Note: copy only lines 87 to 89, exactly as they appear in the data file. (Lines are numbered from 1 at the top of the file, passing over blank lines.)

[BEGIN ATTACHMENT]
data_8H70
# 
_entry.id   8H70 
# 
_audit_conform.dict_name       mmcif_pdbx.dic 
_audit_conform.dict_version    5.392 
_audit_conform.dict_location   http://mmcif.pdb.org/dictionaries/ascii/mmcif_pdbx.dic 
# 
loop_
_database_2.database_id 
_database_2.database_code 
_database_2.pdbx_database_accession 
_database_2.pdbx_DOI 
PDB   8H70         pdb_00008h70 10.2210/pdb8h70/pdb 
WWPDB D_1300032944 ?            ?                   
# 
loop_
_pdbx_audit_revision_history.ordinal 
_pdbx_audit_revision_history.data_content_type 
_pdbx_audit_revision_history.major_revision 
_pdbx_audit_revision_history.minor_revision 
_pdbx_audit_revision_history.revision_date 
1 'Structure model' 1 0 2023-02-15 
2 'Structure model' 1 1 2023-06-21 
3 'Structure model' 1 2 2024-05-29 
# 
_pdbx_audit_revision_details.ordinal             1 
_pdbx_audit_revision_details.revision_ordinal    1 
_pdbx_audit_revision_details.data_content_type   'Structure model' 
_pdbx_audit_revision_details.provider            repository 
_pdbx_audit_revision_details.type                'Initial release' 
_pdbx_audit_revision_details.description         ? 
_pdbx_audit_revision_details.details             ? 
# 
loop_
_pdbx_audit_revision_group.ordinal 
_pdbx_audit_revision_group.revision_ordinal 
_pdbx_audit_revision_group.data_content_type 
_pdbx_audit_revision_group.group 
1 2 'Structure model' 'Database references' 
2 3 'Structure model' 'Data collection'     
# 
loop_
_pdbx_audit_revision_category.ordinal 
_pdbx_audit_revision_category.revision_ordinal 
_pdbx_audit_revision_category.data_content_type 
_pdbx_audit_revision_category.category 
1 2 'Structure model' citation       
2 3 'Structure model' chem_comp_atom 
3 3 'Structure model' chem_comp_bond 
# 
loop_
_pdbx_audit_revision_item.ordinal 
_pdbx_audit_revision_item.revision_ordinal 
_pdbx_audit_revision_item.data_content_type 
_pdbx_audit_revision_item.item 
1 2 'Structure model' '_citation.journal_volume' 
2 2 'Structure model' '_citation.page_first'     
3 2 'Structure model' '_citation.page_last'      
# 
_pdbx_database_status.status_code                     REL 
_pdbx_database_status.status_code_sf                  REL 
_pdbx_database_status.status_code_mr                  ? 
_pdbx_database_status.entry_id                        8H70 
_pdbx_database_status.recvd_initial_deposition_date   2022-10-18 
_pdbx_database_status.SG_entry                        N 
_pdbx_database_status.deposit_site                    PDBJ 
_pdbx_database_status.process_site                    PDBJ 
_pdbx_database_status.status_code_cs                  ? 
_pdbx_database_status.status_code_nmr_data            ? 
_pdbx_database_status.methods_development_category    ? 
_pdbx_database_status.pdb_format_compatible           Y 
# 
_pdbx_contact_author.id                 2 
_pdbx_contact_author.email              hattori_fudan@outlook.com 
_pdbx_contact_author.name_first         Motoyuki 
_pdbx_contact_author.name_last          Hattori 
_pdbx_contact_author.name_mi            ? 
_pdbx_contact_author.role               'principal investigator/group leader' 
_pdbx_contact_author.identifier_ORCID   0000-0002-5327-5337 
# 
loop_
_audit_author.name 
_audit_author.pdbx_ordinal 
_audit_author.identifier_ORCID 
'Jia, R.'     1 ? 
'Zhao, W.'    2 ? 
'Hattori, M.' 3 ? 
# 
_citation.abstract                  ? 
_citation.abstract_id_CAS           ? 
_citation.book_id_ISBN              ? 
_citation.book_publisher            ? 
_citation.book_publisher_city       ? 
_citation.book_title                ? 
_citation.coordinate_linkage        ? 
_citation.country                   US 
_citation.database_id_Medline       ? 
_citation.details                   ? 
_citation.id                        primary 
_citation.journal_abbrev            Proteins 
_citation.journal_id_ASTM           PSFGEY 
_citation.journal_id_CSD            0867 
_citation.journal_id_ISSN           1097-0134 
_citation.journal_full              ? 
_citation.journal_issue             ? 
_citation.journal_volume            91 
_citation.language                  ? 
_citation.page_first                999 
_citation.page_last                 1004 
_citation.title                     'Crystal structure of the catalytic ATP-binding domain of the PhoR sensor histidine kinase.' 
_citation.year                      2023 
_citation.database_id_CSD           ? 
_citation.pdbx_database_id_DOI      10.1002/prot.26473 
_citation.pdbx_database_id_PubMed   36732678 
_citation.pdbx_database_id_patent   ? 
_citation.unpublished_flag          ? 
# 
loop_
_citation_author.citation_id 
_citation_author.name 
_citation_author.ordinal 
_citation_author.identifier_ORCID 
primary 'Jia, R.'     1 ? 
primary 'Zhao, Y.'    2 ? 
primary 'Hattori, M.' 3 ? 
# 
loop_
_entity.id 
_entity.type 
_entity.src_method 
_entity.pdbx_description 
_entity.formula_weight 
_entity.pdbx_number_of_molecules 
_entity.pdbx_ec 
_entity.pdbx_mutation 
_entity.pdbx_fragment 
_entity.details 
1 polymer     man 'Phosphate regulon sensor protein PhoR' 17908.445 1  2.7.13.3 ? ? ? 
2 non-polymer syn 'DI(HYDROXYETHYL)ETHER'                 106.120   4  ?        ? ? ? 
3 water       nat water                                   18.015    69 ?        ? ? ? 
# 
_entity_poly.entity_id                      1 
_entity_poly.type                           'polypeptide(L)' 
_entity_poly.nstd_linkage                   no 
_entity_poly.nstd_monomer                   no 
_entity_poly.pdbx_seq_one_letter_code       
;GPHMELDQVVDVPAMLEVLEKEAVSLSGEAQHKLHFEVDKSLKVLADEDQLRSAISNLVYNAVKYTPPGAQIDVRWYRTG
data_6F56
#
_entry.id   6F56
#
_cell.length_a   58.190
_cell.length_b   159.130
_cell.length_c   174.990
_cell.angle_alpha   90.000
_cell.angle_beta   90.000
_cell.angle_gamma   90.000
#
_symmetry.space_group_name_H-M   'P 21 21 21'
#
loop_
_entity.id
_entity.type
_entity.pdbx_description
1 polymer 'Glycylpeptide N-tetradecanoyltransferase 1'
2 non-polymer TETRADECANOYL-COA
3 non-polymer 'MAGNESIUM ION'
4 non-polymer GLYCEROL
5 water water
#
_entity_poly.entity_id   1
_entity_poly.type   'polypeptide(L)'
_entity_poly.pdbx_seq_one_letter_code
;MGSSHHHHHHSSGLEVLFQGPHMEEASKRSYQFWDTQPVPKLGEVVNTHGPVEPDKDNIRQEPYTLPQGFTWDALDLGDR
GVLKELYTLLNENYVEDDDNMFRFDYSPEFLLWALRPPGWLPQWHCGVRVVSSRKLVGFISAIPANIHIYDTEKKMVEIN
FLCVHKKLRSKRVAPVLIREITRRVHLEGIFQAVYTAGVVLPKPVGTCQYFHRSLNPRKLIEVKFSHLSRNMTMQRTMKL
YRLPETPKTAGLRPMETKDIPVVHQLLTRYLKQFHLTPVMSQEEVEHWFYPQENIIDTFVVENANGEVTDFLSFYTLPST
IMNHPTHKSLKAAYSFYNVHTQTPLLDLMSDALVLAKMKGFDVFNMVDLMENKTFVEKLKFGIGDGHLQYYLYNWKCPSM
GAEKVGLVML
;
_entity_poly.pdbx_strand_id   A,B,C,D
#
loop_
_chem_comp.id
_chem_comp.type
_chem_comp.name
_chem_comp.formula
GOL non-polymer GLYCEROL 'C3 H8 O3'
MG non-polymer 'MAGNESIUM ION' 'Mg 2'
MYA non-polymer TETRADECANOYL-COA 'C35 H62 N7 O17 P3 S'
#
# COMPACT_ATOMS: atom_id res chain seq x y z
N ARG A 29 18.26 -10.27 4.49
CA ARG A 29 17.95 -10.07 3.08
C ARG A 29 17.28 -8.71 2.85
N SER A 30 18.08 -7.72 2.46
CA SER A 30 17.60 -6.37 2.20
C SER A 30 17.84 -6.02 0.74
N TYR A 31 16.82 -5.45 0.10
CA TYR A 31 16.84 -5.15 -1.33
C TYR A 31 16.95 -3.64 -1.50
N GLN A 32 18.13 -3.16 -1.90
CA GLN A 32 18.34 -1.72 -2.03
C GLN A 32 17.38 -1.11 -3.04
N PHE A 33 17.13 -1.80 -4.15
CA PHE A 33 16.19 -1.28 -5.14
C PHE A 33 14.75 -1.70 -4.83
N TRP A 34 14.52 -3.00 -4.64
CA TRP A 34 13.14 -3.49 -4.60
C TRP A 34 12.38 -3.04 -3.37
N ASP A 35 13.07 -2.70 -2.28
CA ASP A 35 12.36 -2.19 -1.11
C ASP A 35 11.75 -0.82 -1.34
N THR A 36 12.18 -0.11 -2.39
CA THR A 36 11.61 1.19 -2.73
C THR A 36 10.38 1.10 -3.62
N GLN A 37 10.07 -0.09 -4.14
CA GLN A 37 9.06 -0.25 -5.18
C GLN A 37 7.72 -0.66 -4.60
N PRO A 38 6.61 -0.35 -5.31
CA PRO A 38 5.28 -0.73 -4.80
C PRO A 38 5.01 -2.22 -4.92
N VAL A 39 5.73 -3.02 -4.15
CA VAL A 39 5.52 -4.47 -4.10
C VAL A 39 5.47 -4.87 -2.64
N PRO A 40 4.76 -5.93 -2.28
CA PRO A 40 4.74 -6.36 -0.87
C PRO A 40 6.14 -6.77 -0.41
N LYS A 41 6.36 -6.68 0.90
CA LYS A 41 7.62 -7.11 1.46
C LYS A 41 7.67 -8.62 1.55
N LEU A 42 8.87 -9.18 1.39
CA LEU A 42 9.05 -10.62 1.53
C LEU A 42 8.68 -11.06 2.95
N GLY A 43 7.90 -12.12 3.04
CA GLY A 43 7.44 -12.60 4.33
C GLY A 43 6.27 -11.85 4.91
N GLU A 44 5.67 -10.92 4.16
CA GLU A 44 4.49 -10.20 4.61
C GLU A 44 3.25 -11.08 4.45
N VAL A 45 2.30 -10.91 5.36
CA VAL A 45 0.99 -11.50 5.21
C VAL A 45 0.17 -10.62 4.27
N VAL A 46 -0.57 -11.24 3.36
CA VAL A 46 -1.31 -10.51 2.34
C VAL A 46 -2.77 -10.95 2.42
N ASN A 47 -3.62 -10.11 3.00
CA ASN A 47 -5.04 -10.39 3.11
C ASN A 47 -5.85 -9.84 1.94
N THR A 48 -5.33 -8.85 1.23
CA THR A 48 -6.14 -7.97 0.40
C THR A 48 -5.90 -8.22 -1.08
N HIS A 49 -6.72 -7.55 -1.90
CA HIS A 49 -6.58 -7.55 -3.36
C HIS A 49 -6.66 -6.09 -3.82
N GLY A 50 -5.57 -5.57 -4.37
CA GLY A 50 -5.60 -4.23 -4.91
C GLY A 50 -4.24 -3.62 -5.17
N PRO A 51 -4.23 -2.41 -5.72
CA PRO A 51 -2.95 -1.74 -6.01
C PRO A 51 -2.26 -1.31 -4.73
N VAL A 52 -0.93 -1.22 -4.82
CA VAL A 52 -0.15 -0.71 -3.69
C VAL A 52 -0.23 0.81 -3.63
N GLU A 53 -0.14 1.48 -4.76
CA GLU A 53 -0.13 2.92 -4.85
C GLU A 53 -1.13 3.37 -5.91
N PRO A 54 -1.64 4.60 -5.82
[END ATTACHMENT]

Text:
'Zhao, W.'    2 ? 
'Hattori, M.' 3 ? 
# 